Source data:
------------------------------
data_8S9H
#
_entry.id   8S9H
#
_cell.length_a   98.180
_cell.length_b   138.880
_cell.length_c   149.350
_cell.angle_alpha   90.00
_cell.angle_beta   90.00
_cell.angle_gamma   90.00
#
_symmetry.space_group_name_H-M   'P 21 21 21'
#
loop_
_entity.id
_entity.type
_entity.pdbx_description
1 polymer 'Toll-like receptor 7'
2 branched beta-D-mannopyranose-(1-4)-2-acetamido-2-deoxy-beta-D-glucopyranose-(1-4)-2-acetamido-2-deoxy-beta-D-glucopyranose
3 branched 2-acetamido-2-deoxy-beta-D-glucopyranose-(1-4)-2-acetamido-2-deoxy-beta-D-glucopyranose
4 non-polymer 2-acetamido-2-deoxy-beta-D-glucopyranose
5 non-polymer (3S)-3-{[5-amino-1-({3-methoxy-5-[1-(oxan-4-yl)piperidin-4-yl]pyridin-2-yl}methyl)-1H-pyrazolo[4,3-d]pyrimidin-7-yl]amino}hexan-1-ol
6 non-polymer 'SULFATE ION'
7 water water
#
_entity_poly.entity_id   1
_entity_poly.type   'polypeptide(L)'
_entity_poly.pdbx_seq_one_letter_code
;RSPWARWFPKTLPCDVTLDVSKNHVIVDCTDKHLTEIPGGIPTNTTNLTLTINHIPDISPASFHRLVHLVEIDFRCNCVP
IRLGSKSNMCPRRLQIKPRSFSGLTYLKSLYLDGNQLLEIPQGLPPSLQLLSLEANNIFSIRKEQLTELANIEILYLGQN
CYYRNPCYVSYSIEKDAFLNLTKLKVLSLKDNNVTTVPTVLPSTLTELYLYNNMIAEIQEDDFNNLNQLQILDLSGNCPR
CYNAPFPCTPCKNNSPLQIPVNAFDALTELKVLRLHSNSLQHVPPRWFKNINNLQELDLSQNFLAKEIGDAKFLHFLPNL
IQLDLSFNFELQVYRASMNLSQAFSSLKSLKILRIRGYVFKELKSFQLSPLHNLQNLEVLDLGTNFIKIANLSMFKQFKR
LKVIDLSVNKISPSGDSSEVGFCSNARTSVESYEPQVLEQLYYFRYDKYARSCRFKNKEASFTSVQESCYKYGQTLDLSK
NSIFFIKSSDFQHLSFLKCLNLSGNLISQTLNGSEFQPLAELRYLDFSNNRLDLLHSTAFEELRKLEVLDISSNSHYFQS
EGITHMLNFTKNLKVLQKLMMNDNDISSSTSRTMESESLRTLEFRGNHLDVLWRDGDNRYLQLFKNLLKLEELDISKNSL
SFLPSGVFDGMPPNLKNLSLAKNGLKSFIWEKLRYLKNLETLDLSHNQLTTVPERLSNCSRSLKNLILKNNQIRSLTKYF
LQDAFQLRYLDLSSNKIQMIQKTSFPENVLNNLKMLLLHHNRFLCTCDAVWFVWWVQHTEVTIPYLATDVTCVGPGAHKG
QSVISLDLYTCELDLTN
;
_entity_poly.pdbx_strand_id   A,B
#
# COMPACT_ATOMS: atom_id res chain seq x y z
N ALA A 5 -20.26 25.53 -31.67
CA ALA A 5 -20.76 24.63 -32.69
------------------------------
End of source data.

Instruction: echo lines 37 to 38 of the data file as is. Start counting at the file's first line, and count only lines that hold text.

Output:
SFLPSGVFDGMPPNLKNLSLAKNGLKSFIWEKLRYLKNLETLDLSHNQLTTVPERLSNCSRSLKNLILKNNQIRSLTKYF
LQDAFQLRYLDLSSNKIQMIQKTSFPENVLNNLKMLLLHHNRFLCTCDAVWFVWWVQHTEVTIPYLATDVTCVGPGAHKG